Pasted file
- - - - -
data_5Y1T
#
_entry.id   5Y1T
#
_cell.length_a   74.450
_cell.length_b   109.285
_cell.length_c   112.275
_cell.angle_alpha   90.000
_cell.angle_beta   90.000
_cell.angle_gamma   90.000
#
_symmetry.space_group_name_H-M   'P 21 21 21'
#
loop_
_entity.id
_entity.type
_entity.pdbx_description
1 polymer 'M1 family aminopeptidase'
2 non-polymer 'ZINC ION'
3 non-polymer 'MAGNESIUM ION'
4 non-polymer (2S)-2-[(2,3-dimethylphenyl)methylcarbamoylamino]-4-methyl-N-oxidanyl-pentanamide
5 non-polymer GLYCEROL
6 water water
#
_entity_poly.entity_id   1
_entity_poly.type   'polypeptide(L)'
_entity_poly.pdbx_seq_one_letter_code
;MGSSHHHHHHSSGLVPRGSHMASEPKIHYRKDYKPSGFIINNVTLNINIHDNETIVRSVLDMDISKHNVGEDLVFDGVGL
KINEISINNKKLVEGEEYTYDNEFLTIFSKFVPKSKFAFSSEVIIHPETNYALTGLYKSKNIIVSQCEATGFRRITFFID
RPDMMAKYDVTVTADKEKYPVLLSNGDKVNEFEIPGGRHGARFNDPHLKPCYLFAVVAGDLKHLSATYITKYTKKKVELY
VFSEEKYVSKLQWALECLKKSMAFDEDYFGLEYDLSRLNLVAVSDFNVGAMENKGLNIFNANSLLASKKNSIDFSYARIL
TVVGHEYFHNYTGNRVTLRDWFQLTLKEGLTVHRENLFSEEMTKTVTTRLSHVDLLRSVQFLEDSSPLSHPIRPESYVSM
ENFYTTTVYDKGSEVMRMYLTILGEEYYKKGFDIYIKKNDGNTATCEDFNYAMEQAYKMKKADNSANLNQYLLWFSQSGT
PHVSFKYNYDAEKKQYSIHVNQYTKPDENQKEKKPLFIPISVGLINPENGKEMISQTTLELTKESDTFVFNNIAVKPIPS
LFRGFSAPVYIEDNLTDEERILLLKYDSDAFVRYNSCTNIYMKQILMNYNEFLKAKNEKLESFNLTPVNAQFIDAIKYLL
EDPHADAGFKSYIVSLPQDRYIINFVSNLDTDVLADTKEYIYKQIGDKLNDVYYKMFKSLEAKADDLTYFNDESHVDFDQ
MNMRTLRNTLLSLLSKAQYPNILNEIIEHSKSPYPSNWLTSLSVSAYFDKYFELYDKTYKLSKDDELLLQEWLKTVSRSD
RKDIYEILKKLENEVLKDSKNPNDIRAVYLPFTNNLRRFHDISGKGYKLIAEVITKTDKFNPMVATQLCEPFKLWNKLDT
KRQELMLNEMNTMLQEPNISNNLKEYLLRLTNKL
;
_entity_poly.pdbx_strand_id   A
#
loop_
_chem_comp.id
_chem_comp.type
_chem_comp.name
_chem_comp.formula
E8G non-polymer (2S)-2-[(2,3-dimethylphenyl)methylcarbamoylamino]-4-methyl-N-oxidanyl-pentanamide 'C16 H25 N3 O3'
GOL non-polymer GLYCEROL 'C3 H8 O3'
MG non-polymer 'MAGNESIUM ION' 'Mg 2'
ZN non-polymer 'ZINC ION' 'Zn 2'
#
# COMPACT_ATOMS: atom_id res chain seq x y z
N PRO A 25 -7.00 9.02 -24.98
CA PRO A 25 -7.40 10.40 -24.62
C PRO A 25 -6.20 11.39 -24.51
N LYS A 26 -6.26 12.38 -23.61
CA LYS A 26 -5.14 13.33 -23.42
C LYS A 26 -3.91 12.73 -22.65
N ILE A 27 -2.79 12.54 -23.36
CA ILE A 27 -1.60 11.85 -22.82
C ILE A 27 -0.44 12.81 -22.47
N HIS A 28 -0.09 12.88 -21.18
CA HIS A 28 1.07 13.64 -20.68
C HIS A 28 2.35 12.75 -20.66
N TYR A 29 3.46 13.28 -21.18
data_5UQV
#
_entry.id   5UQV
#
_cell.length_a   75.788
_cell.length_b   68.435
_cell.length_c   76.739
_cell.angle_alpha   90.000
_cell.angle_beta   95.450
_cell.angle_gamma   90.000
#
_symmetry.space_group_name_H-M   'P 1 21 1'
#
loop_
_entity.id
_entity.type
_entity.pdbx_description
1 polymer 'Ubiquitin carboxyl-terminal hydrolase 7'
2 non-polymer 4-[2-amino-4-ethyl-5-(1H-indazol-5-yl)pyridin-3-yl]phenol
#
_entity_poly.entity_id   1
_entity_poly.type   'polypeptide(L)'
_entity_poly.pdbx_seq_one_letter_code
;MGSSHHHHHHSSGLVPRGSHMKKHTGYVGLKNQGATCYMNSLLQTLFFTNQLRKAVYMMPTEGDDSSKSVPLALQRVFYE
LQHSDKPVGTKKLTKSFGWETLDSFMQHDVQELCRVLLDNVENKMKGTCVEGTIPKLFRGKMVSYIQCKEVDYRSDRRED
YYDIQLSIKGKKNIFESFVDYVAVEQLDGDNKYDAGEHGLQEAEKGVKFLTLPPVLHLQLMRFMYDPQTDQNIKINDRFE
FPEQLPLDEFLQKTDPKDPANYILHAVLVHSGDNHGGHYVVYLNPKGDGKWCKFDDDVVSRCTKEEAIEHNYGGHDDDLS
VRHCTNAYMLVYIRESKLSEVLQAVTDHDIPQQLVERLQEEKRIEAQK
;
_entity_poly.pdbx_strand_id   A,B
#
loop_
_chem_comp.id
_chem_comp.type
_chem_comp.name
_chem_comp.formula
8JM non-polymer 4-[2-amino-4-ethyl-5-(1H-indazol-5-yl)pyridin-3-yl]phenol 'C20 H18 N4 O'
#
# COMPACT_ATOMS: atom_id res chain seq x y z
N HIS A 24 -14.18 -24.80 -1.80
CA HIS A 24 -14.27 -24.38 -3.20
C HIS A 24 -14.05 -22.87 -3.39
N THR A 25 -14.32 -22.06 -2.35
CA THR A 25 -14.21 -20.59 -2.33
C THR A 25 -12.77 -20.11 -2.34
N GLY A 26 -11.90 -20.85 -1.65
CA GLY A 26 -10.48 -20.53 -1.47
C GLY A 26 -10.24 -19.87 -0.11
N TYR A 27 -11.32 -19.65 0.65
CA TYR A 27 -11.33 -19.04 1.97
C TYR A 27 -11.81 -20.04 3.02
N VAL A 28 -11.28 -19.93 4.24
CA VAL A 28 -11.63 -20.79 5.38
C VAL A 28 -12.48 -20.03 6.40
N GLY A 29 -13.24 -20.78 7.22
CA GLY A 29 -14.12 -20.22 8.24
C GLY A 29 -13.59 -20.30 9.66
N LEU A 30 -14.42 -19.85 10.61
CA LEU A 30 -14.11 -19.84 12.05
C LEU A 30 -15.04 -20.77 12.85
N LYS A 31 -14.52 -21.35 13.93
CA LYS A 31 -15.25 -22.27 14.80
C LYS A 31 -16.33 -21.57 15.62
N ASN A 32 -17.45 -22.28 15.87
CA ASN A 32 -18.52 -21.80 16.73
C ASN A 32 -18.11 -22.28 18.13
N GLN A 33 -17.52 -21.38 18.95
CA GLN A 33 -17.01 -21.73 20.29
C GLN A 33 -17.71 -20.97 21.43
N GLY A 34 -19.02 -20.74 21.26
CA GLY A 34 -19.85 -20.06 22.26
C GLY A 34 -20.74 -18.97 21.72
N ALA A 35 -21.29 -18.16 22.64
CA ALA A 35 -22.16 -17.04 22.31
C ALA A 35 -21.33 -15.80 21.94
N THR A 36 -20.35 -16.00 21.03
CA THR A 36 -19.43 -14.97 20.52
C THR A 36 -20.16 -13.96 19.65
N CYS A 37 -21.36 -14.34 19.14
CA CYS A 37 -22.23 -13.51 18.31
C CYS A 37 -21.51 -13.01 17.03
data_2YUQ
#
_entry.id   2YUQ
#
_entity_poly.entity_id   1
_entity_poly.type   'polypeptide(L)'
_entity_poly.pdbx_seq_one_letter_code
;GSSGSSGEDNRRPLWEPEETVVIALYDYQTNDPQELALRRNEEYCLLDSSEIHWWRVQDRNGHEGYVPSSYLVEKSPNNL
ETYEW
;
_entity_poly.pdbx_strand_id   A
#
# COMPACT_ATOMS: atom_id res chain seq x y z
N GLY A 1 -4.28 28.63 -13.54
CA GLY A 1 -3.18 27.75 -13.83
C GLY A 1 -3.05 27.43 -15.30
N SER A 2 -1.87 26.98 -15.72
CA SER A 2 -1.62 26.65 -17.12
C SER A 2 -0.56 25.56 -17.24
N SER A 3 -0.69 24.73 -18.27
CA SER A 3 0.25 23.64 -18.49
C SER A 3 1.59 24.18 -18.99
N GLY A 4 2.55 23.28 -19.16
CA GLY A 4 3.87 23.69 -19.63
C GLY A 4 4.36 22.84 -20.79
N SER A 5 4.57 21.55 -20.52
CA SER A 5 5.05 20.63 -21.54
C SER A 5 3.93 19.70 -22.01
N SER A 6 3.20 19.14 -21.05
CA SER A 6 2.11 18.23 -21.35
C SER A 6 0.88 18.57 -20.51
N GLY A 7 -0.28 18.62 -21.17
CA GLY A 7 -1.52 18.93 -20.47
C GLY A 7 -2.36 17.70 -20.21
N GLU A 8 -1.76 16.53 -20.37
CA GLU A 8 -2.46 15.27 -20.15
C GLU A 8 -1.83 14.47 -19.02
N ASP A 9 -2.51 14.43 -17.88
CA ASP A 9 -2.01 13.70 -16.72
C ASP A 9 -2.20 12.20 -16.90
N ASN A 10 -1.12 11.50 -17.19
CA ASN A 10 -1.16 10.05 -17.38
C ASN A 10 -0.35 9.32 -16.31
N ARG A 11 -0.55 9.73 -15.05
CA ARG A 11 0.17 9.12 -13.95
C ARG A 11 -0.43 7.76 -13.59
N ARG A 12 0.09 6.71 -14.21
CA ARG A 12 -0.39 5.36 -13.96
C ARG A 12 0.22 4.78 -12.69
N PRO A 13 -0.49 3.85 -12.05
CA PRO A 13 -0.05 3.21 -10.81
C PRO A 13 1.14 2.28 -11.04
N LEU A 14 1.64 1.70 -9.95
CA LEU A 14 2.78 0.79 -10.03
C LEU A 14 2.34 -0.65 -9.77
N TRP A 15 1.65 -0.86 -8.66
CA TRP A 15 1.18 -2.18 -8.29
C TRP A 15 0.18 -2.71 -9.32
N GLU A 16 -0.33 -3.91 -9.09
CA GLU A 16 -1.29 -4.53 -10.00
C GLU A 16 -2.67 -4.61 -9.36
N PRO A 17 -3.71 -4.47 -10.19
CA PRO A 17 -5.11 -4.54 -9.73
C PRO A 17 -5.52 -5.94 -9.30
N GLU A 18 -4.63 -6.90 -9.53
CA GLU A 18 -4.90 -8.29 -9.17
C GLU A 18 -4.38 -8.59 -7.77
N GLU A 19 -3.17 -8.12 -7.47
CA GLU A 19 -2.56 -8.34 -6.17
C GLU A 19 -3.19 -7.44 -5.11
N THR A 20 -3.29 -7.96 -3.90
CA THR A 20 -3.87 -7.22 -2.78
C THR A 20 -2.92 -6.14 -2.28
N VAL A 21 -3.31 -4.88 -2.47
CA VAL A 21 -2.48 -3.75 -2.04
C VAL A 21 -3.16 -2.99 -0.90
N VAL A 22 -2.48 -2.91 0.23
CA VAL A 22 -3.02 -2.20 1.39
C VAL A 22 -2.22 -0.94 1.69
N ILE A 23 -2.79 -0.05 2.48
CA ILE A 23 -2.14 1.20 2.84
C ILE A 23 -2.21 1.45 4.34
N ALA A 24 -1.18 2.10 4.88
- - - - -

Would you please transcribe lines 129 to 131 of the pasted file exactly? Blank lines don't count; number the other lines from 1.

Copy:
C LYS A 31 -16.33 -21.57 15.62
N ASN A 32 -17.45 -22.28 15.87
CA ASN A 32 -18.52 -21.80 16.73